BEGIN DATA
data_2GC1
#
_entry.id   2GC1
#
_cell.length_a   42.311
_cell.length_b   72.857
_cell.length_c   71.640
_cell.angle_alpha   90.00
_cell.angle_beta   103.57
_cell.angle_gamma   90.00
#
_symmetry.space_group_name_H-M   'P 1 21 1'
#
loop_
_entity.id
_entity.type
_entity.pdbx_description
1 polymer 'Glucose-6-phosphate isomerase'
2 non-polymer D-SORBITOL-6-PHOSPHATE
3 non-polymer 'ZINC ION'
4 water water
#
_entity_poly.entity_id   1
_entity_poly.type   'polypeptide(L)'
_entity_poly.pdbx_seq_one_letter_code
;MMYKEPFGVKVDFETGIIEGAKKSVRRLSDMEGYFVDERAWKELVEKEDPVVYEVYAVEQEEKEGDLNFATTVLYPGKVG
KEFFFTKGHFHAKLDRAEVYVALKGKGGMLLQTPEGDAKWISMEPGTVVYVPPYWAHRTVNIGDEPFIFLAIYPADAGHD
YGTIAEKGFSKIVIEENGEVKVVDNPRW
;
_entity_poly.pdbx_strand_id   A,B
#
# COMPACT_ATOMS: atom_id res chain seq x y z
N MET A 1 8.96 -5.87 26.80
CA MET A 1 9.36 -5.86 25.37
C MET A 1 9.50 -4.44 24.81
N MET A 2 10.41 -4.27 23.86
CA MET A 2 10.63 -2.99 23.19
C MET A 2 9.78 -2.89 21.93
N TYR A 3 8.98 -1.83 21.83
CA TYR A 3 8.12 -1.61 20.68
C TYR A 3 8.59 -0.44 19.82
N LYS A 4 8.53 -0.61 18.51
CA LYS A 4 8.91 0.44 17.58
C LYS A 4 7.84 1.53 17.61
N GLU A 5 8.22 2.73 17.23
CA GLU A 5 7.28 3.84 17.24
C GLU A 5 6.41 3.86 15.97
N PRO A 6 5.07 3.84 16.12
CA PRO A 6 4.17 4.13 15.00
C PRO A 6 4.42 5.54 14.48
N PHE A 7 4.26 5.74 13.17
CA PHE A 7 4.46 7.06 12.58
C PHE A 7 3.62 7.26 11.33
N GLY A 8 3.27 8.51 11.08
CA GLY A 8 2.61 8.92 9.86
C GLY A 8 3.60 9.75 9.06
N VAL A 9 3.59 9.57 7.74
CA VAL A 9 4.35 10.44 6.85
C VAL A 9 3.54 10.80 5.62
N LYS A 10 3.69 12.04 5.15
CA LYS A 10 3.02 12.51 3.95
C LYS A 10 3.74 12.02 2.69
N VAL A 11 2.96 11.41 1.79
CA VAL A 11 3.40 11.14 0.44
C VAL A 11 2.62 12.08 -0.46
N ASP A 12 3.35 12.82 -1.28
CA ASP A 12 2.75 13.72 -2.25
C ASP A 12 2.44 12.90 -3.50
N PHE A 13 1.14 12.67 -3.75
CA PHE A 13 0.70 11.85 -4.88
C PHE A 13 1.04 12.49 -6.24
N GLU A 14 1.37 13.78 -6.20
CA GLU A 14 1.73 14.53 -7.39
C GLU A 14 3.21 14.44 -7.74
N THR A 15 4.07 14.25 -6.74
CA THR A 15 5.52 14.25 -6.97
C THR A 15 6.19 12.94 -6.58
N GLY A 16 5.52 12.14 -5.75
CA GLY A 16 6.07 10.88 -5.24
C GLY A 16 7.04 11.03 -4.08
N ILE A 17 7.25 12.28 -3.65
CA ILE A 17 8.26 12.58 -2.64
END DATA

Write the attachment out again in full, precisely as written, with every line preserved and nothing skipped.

data_2GC1
#
_entry.id   2GC1
#
_cell.length_a   42.311
_cell.length_b   72.857
_cell.length_c   71.640
_cell.angle_alpha   90.00
_cell.angle_beta   103.57
_cell.angle_gamma   90.00
#
_symmetry.space_group_name_H-M   'P 1 21 1'
#
loop_
_entity.id
_entity.type
_entity.pdbx_description
1 polymer 'Glucose-6-phosphate isomerase'
2 non-polymer D-SORBITOL-6-PHOSPHATE
3 non-polymer 'ZINC ION'
4 water water
#
_entity_poly.entity_id   1
_entity_poly.type   'polypeptide(L)'
_entity_poly.pdbx_seq_one_letter_code
;MMYKEPFGVKVDFETGIIEGAKKSVRRLSDMEGYFVDERAWKELVEKEDPVVYEVYAVEQEEKEGDLNFATTVLYPGKVG
KEFFFTKGHFHAKLDRAEVYVALKGKGGMLLQTPEGDAKWISMEPGTVVYVPPYWAHRTVNIGDEPFIFLAIYPADAGHD
YGTIAEKGFSKIVIEENGEVKVVDNPRW
;
_entity_poly.pdbx_strand_id   A,B
#
# COMPACT_ATOMS: atom_id res chain seq x y z
N MET A 1 8.96 -5.87 26.80
CA MET A 1 9.36 -5.86 25.37
C MET A 1 9.50 -4.44 24.81
N MET A 2 10.41 -4.27 23.86
CA MET A 2 10.63 -2.99 23.19
C MET A 2 9.78 -2.89 21.93
N TYR A 3 8.98 -1.83 21.83
CA TYR A 3 8.12 -1.61 20.68
C TYR A 3 8.59 -0.44 19.82
N LYS A 4 8.53 -0.61 18.51
CA LYS A 4 8.91 0.44 17.58
C LYS A 4 7.84 1.53 17.61
N GLU A 5 8.22 2.73 17.23
CA GLU A 5 7.28 3.84 17.24
C GLU A 5 6.41 3.86 15.97
N PRO A 6 5.07 3.84 16.12
CA PRO A 6 4.17 4.13 15.00
C PRO A 6 4.42 5.54 14.48
N PHE A 7 4.26 5.74 13.17
CA PHE A 7 4.46 7.06 12.58
C PHE A 7 3.62 7.26 11.33
N GLY A 8 3.27 8.51 11.08
CA GLY A 8 2.61 8.92 9.86
C GLY A 8 3.60 9.75 9.06
N VAL A 9 3.59 9.57 7.74
CA VAL A 9 4.35 10.44 6.85
C VAL A 9 3.54 10.80 5.62
N LYS A 10 3.69 12.04 5.15
CA LYS A 10 3.02 12.51 3.95
C LYS A 10 3.74 12.02 2.69
N VAL A 11 2.96 11.41 1.79
CA VAL A 11 3.40 11.14 0.44
C VAL A 11 2.62 12.08 -0.46
N ASP A 12 3.35 12.82 -1.28
CA ASP A 12 2.75 13.72 -2.25
C ASP A 12 2.44 12.90 -3.50
N PHE A 13 1.14 12.67 -3.75
CA PHE A 13 0.70 11.85 -4.88
C PHE A 13 1.04 12.49 -6.24
N GLU A 14 1.37 13.78 -6.20
CA GLU A 14 1.73 14.53 -7.39
C GLU A 14 3.21 14.44 -7.74
N THR A 15 4.07 14.25 -6.74
CA THR A 15 5.52 14.25 -6.97
C THR A 15 6.19 12.94 -6.58
N GLY A 16 5.52 12.14 -5.75
CA GLY A 16 6.07 10.88 -5.24
C GLY A 16 7.04 11.03 -4.08
N ILE A 17 7.25 12.28 -3.65
CA ILE A 17 8.26 12.58 -2.64